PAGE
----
When a Major Event Comes to Your Town- Part 1 of 3
(Atlanta, GA)- Goals, results, and funding differ depending on local and state priorities and the sports organizations involved. When Atlanta hosted the 1996 Olympic Games, Trees Atlanta helped secure $4.5 million from public and private sources to plant approximately 2,000 trees in the areas surrounding the Olympic Games. If you visit downtown Atlanta today, you’ll see the dramatic legacy of the Olympic tree planting campaign.
Although you might not associate trees with sports, the arrival of a major sports event to your city can mean an opportunity for significant tree planting. Several organizations that are members of the Alliance for Community Trees have partnered with major league sports and the Olympics to plant trees to beautify the areas surrounding the events or to offset the increased greenhouse emissions resulting from the events.
When Trees Atlanta learned in 1991 that the 1996 Olympic Games were going to be held in Atlanta it immediately sprung into action. Already in the business of planting trees downtown, Trees Atlanta gathered a team of landscape contractors and landscape architects to establish an inventory of every spot in the Olympic ring downtown that needed trees. This inventory was instrumental in helping Trees Atlanta advocate for federal and private monies to fund the plantings.
Working with congressional staff, local corporations and foundations, Trees Atlanta assisted in raising $4.5 million that was used to plant 2,000 trees along the Olympic corridors and venues. Approximately half of the money came from federal funds and the other half from the Robert W. Woodruff Foundation, an Atlanta funder. Although original plans called for these trees to be planted on public land, they were planted on private property and private parking lots because of issues with city permits that would have caused significant delays.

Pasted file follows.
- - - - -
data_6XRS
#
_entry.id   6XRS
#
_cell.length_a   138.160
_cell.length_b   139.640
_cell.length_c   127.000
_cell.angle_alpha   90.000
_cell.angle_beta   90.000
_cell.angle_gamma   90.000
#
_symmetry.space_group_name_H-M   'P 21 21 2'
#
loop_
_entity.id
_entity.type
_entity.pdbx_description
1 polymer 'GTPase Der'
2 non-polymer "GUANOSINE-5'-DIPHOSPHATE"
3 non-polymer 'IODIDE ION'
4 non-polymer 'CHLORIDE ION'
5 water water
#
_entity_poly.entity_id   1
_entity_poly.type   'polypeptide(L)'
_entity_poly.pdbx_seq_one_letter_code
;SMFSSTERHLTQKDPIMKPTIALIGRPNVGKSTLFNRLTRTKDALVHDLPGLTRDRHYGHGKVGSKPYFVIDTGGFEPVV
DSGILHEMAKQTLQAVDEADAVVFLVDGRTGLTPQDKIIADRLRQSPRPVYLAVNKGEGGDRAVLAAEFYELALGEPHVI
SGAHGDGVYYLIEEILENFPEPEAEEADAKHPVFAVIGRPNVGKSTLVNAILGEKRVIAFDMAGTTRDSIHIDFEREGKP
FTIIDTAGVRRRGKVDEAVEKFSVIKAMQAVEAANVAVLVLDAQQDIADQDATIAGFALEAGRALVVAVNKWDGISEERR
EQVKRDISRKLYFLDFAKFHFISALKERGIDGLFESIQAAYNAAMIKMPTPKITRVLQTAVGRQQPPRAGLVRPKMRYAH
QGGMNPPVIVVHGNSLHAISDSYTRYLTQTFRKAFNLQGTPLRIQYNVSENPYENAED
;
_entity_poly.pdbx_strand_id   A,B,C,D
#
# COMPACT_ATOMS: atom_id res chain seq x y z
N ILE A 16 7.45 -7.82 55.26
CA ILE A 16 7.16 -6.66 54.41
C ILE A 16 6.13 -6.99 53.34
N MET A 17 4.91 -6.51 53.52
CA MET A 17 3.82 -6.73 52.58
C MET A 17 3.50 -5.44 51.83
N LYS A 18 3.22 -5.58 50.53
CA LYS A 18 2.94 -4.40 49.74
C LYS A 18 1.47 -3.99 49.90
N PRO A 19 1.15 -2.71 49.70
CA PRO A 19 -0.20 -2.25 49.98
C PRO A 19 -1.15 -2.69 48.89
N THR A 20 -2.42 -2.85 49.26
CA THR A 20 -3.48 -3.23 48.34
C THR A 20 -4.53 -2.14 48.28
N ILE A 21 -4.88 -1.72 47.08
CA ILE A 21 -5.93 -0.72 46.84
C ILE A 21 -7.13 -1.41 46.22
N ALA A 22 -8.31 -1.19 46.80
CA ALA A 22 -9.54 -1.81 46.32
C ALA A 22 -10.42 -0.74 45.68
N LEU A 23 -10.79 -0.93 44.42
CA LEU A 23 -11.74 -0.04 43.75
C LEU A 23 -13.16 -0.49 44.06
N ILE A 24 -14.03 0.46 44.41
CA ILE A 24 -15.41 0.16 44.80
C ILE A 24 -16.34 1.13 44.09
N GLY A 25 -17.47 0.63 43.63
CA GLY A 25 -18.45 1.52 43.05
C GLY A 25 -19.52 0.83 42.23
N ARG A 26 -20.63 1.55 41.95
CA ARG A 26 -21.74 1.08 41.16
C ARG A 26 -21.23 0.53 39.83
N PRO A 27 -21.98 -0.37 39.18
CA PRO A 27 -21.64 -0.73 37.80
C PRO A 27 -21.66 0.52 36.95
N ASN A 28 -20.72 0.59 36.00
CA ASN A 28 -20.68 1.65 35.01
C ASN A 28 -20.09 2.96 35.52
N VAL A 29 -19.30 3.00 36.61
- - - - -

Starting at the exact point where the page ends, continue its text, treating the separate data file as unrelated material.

The funds allowed Trees Atlanta to purchase the trees, hire landscape architects to develop the plan and engage landscape contractors to do the planting. The funds also allowed for administrative costs.
Since many companies want to be associated with the Olympic Games, Trees Atlanta also used this opportunity to get sponsors for other small green spaces near the Olympic venues. For example, they received $100,000 from Chevrolet for a tree planting project in a nearby park.
1. Pay attention and know what is going on in your locality. Trees Atlanta was able to get in on the ground floor for Olympic planning because it already had a reputation for working on beautification issues and was cognizant of what was being planned.
2. Ask for what you want. Back your request with specific information and a strategic plan. Pay attention to “how” you ask.
3. Network, network, network. Get as much buy-in from as many people and organizations as you can. The business community and congressional staff can be especially helpful.
4. Utilize the expertise and connections of your board members.
5. Cultivate the media.
6. Take “before” and “after” photos, slides and videos. Organizations often remember to take the “after” but forget the “before” pictures. These will be extremely valuable to your organization in subsequent fund-raising efforts.
7. Do not forget to budget for overhead costs.
8. Remember to thank your partners, your supporters and the media. Written thank-you notes are essential.
9. Know your capacity. Although it is important to dream big, have some humility about what you can do and what you know.
10. Plan as early as you can and be flexible. Allow for many contingencies. Not everything works out or comes to fruition.
11. Choose your battles.
Marcia Bansley, Executive Director
225 Chester Avenue
Atlanta, GA 30316-1205